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dthomasdigital

Check those Batteries!

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Finally got around to checking my preps after the move, didn't think much of it after all I just did a check back in December. Not only did I have a few batteries to replace but one of the lights I use in my medical dispensary was corroded and now I need to replace the light. Lots more to check and I'm sure I'll find more stuff to replace, Murphy's law you know. If it's been a while since you've checked those flashlights now would be a pretty good time.

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Why I've largely switched to Li-ion. I had to use a steel rod and hammer to punch some alkaline batteries out of a ( still lighting up ) Fenix. Then sand paper through the body to clean the corrosion out. Did the same for two other lights belonging to friends.  Greased everything up just to reduce the odds of stuck batteries in the future. While Li-ion cells have their own handling issues, leaking potassium hydroxide isn't one of them. And yes, I often threw away a few lights every year after a summer in the glove box. Vinegar helps with the clean up if you catch the leaking batteries soon enough. Batteries in separate plastic pill bottles and an empty flashlight isn't the worst option either. The keyfob light is plenty to let you load those. 

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Side note, I had set 196 charged LI-ion 18650 cells aside last year to see how they stored ( room temperature, nothing fancy ) Just tested them, 4 had discharged below 3.6 volts, one of them flat, 3 still over 3.35 so useable , 15 were between 3.7 and 3.95 volts ( same 3 batches, I suspect chemistry differences), all the rest 4 volts to 4.1 volts. Not too bad for 1 Kwh of free storage. Dead cell in the recycle box. 3 in the country and western box.  Time to get a tag welder and start making high current packs, had a few melt the wires on snap in packs. For scale , organized as a 16 volt ( peak, nominal 14.4 volt ) pack, those batteries wouldn't be over strained delivering 100 amps.

Li-ion mil spec full charge is 3.9 volts, consumer 4.2 volts, nominal voltage is 3.6 volts and safe full discharge is 3 volts even.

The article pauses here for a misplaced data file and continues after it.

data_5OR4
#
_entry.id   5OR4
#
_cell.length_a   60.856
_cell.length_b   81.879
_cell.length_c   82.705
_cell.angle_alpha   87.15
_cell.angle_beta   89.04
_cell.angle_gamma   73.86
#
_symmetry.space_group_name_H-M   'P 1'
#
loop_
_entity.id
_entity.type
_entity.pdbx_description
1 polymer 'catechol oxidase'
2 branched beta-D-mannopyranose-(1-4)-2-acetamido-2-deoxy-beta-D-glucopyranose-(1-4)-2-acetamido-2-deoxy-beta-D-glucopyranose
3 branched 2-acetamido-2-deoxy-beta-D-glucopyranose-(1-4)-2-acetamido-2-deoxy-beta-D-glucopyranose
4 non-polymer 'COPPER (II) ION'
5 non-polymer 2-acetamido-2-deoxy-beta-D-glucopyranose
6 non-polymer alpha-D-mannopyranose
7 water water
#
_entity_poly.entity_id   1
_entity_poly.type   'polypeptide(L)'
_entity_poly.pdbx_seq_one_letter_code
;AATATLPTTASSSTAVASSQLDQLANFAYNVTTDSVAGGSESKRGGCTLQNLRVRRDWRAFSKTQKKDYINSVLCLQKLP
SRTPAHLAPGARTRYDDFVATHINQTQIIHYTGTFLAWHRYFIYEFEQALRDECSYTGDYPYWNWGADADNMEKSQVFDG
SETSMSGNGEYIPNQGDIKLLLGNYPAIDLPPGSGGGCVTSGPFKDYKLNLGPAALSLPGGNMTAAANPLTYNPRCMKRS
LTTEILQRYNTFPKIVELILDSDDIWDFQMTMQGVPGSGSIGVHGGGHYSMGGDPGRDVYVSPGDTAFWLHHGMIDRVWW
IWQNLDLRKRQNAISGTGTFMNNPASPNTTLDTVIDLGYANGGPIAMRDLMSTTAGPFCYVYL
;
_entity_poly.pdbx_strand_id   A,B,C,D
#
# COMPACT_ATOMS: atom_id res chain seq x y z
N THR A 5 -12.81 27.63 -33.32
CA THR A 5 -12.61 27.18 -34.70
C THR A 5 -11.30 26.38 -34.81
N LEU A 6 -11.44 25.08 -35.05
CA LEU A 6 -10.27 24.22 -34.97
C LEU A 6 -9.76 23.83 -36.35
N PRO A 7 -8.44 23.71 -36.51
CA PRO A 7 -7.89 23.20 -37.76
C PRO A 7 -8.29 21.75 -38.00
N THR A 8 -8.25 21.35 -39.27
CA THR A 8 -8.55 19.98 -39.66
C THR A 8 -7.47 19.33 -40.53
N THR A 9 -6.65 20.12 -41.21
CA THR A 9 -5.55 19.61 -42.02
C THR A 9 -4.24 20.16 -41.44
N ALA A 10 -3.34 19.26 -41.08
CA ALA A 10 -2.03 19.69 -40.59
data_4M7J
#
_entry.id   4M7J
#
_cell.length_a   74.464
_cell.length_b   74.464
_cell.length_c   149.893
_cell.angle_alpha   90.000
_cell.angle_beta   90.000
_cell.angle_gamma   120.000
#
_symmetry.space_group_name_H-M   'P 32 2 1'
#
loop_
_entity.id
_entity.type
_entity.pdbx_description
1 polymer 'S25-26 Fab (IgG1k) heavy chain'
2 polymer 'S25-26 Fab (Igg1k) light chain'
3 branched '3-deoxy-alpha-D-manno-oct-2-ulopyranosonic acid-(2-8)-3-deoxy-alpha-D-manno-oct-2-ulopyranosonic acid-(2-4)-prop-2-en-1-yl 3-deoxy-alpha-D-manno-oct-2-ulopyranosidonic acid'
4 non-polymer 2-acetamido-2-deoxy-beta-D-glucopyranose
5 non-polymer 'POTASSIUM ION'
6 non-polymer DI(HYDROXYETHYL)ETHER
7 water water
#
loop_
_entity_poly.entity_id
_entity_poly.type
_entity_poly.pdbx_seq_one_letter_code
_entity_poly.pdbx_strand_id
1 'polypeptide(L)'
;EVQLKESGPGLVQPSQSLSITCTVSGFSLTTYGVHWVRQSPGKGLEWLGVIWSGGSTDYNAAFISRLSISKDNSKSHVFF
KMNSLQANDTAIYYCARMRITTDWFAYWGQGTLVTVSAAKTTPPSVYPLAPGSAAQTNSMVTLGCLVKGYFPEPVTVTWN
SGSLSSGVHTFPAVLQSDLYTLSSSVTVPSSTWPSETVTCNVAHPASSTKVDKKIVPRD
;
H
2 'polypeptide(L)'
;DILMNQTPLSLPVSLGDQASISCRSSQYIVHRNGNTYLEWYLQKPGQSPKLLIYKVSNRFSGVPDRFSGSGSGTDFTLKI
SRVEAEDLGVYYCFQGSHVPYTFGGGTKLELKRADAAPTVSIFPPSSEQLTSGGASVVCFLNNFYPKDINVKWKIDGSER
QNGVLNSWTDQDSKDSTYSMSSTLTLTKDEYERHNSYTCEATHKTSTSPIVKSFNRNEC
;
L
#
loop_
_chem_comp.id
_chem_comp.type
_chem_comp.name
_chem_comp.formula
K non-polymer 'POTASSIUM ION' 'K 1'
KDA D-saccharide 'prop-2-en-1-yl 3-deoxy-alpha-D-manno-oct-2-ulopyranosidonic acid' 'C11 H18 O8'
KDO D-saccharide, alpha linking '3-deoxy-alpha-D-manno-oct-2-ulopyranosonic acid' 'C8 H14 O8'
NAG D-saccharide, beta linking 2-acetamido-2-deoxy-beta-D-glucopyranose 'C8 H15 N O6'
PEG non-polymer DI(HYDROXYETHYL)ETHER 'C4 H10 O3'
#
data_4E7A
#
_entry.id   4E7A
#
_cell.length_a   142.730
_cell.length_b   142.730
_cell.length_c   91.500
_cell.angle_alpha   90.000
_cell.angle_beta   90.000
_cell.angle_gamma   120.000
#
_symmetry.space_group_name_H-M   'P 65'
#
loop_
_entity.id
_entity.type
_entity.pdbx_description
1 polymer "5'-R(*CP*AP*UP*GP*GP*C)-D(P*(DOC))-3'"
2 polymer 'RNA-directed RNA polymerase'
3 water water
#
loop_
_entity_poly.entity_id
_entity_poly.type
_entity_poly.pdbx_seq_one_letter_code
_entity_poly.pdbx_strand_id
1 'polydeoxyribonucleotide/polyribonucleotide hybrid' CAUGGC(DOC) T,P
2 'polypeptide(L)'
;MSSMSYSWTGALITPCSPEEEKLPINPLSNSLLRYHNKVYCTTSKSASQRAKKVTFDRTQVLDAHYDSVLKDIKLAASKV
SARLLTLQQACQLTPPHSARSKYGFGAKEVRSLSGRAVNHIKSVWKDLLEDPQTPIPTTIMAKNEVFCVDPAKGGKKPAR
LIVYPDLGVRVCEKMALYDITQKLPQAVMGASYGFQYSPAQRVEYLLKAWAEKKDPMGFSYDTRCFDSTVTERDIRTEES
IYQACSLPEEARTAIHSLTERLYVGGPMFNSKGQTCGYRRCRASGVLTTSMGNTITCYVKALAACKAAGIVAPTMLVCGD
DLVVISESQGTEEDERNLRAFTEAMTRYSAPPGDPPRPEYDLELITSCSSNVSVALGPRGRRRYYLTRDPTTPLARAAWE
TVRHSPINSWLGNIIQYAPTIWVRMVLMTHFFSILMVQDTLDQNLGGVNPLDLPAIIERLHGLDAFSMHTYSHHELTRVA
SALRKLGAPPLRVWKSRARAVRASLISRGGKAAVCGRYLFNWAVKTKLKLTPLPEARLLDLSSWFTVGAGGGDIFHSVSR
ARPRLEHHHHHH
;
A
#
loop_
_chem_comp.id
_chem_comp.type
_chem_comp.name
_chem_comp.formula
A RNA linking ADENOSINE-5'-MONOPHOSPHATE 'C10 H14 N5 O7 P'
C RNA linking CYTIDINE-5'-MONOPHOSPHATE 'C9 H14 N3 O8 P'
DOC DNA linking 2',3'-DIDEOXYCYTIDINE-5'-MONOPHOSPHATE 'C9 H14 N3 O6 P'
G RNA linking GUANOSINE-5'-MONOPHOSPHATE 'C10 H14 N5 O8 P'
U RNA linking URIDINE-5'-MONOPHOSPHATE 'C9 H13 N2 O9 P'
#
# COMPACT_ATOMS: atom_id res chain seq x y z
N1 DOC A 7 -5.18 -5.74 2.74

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I like the Panasonic but most are in plain plastic sleeves with no manufacturer markings when I get them. Most of the packs are made with 18650 cells.Some are flat packs ( mostly Apple and a few Dell ) which are glued together in pairs. So far I haven't found a good way to separate those, so they are either made into a 3.7 volt parallel or a 7.4 volt series packs. Some of the Apple packs also glue tin around the cells, best to just avoid those. The after market generic packs are generally easier to open ( grab each end and twist ) the OEM packs are more often glued so the cases need to be cut away. After a couple of packs it gets easy, Just visualize cylinders inside rectangular cases, so you know where there will be open spaces :)  . Cell capacity seems to be more a function of date of manufacture then anything else. The oldest had a full charge in the 1 to 1.5 amp hour range, recent ones tend to be 2 to 2.5 amp hour. There are also variations in chemistry, they all can be charged to 3.9 volts, but the majority ( 90% + ) will take 4.2 volts. Only issue I can see is don't mix types in parallel clusters. As singles or series no issues at all. The cells are all made for welding into packs so don't have that extra millimeter sticking out at the + end. Mostly a non issue but once in awhile a blob of solder is needed to make a flashlight work properly ( use a soldering gun or large wattage iron, and 63-37 alloy so you can be fast and not overheat the battery , have a bucket with cat litter at hand in case , near a outside door would be a good idea too ) never had a problem yet, but better to be prepared ( like I need to say that to this group :P  )  While learning you may damage the plastic sleeves around a few cells. They are just heat shrink tubing so could be changed out if too damaged, also if you start prying at the + end , the outer rim is the - terminal there and often only protected by that thin layer of heat shrink tubing, so you might arc weld your prying tool across the terminal ( the spark can be impressive at least ). A dead short on these, esp. a healthy cell with a full charge makes a randomly timed pyrotechnic device complete with loud bang, sparks, and maybe flames and shrapnel , and a very bad smell. So clear any shorts quickly and take a little care not to make any ( don't use the rim as a fulcrum ). Out of several hundred cells I think I've shorted across maybe 5 , and that was momentary, metal strips nicking the heat shrink while twisting off. The snap and flying sparks let you know.